American snowboarder Kaitlyn Farrington edged out defending champion Torah Bright by a quarter of a point to claim gold in the Winter Olympics womens' halfpipe.
The 24-year-old's score of 91.75 on her second run ensured she pipped Australian Bright, gold medal winner at Vancouver 2010, by the narrowest of margins at Rosa Khutor Extreme Park.
It is the first time the relatively unknown Farrington has topped the podium at a halfpipe event and she could not have chosen a better time to land the run of her life.
Bright, whose brother and coach Ben earlier this week criticised the halfpipe course, did at least have the consolation of emerging as Australia's first medal winner in these Games.
Kelly Clark (90.75) made it an American one-three as she earned bronze although the 2014 Winter X Games winner entered the event as the favourite.
"I think watching the three gold medallists (Bright, Clark and Hannah Teter) come down after me was a crazy feeling," Farrington said afterwards.
"I was happy they all landed their runs because that's what I wanted to do. But I did not expect to come down on top."
Germans Tobias Wendl and Tobias Arlt claimed gold in the men's doubles luge at the Sanki Sliding Center.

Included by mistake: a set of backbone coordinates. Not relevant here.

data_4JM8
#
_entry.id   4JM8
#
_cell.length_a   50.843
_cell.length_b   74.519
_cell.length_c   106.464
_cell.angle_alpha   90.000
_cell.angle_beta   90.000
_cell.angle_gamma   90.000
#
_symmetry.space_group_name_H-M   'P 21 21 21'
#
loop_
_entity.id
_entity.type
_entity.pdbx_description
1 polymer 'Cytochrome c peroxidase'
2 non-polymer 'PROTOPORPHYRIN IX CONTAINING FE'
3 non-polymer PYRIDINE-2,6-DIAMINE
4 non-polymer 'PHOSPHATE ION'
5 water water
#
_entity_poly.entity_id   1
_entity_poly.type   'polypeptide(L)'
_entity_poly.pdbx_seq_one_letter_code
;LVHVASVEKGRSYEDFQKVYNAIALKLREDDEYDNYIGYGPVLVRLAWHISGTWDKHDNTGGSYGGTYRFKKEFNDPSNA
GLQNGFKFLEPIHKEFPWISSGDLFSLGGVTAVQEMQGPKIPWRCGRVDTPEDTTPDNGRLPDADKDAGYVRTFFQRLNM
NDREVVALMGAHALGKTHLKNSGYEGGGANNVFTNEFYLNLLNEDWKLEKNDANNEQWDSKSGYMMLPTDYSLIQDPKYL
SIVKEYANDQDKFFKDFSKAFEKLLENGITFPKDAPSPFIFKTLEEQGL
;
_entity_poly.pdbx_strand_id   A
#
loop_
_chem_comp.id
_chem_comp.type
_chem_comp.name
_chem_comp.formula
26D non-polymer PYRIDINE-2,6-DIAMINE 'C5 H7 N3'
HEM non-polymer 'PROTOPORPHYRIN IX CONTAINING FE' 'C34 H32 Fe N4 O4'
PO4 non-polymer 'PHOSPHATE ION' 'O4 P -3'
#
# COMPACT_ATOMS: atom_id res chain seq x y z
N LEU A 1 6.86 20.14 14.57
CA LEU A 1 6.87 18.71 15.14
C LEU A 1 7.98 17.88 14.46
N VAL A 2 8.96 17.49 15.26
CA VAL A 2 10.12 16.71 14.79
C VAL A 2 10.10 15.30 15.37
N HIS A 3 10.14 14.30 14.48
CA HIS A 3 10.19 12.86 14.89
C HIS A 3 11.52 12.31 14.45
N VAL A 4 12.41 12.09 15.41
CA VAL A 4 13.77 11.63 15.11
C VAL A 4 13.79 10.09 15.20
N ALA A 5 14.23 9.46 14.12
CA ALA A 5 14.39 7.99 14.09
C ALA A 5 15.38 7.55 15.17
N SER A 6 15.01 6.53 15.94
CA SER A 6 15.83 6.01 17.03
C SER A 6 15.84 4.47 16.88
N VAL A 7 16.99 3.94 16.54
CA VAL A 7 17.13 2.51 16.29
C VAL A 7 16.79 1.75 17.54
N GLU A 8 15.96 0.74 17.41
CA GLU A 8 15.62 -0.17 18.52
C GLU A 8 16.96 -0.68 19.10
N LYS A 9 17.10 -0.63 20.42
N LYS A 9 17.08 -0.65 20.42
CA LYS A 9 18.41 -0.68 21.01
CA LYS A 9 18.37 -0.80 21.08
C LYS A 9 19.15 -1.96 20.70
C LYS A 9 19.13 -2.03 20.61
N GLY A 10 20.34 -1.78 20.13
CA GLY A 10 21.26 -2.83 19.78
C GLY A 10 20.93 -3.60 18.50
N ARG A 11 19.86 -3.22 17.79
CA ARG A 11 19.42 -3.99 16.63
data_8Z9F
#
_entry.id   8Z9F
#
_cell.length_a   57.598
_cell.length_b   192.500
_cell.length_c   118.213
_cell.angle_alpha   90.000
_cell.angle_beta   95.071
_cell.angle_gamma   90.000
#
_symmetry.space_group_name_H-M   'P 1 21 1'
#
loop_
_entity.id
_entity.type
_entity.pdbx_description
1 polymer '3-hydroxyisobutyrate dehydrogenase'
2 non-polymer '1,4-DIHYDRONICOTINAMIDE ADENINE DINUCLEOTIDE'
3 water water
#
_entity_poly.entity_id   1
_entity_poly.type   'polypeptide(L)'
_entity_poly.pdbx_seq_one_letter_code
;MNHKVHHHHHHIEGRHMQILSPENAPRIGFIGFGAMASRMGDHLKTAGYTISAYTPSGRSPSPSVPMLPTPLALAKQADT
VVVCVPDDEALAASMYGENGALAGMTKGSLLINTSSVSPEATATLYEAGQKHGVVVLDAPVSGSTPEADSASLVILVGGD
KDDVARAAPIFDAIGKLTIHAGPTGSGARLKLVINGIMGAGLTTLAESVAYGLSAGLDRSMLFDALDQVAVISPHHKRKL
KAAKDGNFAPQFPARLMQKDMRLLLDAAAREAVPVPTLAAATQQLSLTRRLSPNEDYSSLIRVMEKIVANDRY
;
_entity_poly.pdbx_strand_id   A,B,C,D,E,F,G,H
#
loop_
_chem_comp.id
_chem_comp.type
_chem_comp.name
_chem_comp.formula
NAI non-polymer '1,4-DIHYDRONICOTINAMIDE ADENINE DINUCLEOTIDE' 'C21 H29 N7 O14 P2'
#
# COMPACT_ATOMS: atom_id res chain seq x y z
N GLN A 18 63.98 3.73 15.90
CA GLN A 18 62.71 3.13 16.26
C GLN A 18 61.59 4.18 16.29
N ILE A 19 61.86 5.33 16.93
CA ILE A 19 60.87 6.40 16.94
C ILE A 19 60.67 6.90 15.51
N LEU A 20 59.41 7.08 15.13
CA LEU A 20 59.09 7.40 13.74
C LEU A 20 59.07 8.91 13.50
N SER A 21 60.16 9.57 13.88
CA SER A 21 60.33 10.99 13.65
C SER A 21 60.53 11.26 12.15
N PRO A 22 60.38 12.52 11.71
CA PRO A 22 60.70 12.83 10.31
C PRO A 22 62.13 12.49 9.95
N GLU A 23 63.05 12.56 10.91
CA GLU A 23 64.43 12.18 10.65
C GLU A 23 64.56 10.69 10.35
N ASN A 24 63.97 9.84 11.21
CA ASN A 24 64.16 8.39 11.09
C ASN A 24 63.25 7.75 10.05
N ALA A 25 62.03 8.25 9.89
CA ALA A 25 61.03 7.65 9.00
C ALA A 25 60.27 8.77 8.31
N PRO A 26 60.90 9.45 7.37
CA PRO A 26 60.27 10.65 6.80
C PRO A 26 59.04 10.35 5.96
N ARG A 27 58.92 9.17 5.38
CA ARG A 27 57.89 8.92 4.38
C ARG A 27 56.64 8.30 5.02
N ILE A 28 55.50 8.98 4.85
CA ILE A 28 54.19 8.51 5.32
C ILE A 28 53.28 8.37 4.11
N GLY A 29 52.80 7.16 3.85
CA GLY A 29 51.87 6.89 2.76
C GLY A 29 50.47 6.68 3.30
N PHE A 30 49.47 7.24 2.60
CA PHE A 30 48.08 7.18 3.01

The pair set a track record en route to victory, with Austrian brothers Andreas and Wolfgang Linger taking second and another pair of brothers, Latvia's Andris and Juris Sics, winning bronze.
Austrians Peter Penz and Georg Fischler saw their medal chances slip away after grazing a wall on their second run.
Stefan Groothuis continued the golden run of the Dutch at the Adler Arena by winning the men's 1,000 metres speed skating title as favourite Shani Davis's tilt at a third straight Olympic gold over the distance fell flat.
Groothuis clocked one minute, 8.39 seconds for his two-and-a-half laps in the 16th heat of 20 and watched as the final eight challengers failed to overhaul him.
Denny Morrison of Canada claimed silver, 0.04 seconds back of the 32-year-old Groothuis. Michel Mulder of Netherlands, the winner of the men's 500m, took bronze.
Davis, the winner of the event at the 2006 Turin and 2010 Vancouver Games, was heavily tipped to become the first male speed skater to win the same race at three consecutive Games.
But he was forced to make do with eighth place, 0.71 seconds behind Groothuis, whose win was the fourth of five speed skating titles to go to the Dutch at the Sochi Games.